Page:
FIG. 1 shows a sealing ring 42 substantially trapezoidally shape-d in cross section, with one of the nonparallel sides of the trapezoid extending at the same angle as the outwardly flared port entrance, assuring intimate contact in fluid tight relationship between the port entrance and the ring. In the remaining figures there is shown another ring configuration which has been found advantageous. Such ring is shown most clearly in FIGS. 6 and 7.
Referring first to FIG. 6, there is shown partially the fitting mounted in an universal, or as it is commonly referred to, a UN port. The UN port has a conical seal:
ing seat 44 disposed at an angle of 30 degrees from the center line of the port. Inwardly of conical seat 44 is a cylindrical portion 46 of greater diameter than the crest diameter of the threads 38. Inwardly of the cylindrical portion 46 is an inclined face 48 which is at a 45 degree inclination with the port center line. The sealing ring 42 has a slightly longitudinally curved external surface adapted to sealingly engage the sealing seat 44. FIG. 4
shows the position of the ring prior to the tightening of lock nut 30 to provide a fluid tight seal. As can be seen, with the UN port, before tightening, the ring 42 contacts the sealing seat of the port only at the inner end thereof. As the nut 30 is tightened, the ring deforms slightly to the position shown in FIGS. 5 and 6 to assure a fluid tight seal. This deformation occurs in the outer end portion of the ring, the outer end spreading slightly under high torques, as can be seen by comparing FIG. 4 with FIGS. 5 and 6.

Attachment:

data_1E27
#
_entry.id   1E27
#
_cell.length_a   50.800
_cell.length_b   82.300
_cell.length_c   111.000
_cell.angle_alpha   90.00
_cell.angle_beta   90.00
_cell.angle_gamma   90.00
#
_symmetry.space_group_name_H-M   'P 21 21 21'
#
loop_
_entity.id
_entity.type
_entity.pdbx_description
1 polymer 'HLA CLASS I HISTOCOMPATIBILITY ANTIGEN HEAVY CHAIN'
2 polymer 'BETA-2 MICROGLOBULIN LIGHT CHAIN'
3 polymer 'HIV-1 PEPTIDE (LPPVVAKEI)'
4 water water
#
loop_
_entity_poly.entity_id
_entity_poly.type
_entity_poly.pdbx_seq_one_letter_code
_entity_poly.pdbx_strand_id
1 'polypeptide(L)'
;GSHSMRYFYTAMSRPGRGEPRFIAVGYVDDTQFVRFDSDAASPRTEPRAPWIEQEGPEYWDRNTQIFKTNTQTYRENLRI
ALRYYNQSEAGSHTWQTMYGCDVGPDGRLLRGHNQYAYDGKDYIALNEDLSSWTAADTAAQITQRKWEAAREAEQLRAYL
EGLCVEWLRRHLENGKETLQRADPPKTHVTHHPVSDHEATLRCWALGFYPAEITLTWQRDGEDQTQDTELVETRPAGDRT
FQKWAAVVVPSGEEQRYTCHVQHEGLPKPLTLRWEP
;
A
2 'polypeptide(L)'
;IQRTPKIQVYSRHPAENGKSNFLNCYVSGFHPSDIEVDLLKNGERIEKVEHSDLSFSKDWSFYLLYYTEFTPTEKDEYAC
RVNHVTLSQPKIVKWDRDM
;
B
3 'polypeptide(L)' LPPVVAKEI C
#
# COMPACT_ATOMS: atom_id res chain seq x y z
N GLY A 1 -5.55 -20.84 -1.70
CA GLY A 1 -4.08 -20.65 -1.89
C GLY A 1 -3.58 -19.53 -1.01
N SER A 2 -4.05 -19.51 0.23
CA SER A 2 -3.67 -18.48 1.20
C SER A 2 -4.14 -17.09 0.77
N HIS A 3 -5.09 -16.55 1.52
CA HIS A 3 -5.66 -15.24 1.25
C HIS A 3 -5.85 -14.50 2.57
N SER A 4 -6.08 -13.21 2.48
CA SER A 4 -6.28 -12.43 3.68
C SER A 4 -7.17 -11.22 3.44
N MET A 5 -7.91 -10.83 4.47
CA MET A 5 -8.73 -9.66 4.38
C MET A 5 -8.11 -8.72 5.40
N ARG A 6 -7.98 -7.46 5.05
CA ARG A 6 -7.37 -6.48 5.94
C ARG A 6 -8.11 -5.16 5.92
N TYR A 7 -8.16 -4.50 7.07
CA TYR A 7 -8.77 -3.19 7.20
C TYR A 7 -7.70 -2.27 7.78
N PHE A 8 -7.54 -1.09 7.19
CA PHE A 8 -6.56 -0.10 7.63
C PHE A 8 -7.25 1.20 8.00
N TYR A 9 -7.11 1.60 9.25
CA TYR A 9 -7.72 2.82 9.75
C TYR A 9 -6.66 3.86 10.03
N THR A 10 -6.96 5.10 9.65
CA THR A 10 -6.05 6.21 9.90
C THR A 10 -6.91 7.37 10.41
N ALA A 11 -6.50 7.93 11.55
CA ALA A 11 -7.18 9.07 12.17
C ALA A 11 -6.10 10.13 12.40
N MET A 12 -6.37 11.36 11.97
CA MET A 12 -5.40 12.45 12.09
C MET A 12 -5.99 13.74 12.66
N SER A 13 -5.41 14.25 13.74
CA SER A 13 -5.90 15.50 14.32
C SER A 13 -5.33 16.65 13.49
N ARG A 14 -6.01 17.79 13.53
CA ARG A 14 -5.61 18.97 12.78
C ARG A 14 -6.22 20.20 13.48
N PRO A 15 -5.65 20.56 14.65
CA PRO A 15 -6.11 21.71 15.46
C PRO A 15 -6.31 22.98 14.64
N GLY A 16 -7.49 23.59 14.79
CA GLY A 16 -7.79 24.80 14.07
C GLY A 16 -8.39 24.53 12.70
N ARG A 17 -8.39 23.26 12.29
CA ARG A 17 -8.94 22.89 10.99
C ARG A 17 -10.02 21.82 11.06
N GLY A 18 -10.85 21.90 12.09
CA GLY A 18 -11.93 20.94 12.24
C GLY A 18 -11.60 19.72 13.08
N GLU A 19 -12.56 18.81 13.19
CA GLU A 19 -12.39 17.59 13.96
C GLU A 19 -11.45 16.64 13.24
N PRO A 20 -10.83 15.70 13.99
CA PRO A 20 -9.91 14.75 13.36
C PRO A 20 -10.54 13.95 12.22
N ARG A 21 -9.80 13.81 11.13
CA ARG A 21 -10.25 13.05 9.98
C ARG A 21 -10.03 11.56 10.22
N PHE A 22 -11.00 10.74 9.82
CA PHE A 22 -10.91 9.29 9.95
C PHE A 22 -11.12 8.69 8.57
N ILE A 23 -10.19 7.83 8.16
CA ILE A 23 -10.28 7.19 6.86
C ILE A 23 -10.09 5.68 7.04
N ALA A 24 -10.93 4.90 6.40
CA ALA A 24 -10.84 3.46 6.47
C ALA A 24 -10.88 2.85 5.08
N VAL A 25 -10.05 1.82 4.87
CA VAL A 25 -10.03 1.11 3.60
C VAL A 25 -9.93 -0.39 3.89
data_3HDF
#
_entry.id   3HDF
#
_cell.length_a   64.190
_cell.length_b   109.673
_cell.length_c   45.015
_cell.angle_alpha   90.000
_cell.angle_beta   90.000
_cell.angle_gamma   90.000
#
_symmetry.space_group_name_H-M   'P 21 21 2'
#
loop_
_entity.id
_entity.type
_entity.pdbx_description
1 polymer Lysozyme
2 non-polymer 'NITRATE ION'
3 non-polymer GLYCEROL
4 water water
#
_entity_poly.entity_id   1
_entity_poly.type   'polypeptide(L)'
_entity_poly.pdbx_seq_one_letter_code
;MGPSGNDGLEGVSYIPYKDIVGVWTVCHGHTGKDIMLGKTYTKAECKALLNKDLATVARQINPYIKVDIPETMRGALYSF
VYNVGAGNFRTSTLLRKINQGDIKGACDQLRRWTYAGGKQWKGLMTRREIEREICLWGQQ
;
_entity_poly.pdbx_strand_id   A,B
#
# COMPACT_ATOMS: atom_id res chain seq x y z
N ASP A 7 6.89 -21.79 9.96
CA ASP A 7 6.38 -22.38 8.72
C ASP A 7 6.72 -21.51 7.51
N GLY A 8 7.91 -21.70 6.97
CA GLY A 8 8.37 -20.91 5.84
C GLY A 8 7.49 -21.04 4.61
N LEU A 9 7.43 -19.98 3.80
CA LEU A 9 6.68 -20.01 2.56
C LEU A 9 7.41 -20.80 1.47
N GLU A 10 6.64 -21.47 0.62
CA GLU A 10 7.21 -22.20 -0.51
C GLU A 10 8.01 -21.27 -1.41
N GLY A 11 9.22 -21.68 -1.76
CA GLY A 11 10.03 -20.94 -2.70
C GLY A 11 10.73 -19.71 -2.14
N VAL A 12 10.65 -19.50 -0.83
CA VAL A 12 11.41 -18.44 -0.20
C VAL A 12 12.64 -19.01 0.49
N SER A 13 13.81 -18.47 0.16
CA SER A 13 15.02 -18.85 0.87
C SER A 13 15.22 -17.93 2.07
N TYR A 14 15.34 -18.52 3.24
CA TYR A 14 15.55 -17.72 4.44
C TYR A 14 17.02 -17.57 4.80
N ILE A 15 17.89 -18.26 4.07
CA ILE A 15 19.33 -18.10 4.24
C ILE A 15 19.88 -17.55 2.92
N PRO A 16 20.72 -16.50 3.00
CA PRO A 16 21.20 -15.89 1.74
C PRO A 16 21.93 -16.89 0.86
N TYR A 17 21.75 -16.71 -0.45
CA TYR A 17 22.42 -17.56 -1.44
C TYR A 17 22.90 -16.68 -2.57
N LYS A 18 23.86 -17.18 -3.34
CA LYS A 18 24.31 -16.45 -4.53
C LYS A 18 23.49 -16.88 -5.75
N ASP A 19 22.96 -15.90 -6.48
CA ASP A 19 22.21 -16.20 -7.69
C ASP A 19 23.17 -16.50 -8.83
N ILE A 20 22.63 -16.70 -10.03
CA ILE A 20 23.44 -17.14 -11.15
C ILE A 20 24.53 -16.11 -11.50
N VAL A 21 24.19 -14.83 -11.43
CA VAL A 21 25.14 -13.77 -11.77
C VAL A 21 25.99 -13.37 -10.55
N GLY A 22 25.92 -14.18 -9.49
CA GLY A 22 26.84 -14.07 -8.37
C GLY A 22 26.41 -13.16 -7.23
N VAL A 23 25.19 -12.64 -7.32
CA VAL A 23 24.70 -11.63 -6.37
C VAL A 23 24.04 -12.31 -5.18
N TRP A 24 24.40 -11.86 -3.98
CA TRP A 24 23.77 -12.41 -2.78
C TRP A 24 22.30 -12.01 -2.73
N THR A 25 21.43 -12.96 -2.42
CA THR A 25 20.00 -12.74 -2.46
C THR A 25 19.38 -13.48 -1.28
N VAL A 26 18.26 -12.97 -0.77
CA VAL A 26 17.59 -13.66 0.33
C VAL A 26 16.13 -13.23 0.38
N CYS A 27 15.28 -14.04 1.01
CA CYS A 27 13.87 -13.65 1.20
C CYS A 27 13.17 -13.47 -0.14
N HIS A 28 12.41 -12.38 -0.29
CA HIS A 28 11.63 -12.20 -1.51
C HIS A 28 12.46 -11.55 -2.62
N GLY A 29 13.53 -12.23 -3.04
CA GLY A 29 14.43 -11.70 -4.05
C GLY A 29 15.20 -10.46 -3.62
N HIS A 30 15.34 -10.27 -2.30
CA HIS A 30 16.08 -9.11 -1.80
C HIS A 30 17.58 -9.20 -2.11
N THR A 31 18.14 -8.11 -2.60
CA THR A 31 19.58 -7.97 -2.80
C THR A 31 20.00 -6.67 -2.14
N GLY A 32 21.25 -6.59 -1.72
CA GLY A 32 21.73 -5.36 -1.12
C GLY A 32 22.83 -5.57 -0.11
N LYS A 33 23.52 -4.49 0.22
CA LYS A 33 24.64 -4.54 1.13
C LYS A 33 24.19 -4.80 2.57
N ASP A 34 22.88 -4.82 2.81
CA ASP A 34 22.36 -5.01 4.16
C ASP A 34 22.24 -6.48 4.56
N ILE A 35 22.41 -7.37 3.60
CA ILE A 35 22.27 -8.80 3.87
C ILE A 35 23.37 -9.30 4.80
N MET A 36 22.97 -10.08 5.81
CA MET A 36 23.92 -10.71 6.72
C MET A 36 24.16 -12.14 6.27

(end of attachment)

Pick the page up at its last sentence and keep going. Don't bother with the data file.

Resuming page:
FIG. 7 is a partial view showing the relationship of ring and SAE standard port. The SAE port has a sealing seat 50 inclined at a 15 degree angle from the port center line, and an inner portion 52 between seat 40 andthe port threads disposed at a 45 degree angle. Because of the smaller angle of the SME port, there is initially a larger area of contact between the sealing ring 42 and the seat 50. Hence the ring deformation is very small in the SAE port. While thedeformation is measurable under high torques, it is considerably less than in the UN port, and the ring 42 would appear substantially as shown in FIG. '7 under various conditions of torque.
In the manufacture of the sealing rings 42 and 42, the inner diameter of the ring is machined to a close tolerance to be received in sliding engagement over. the cylindrical portion 40' of tube 18as shown in FIG. 2. By holding both the ring and tube to close tolerances, an efficient fluid tight seal may be achieved therebetween with very little deformation of the ring when the fitting is tightened into the port.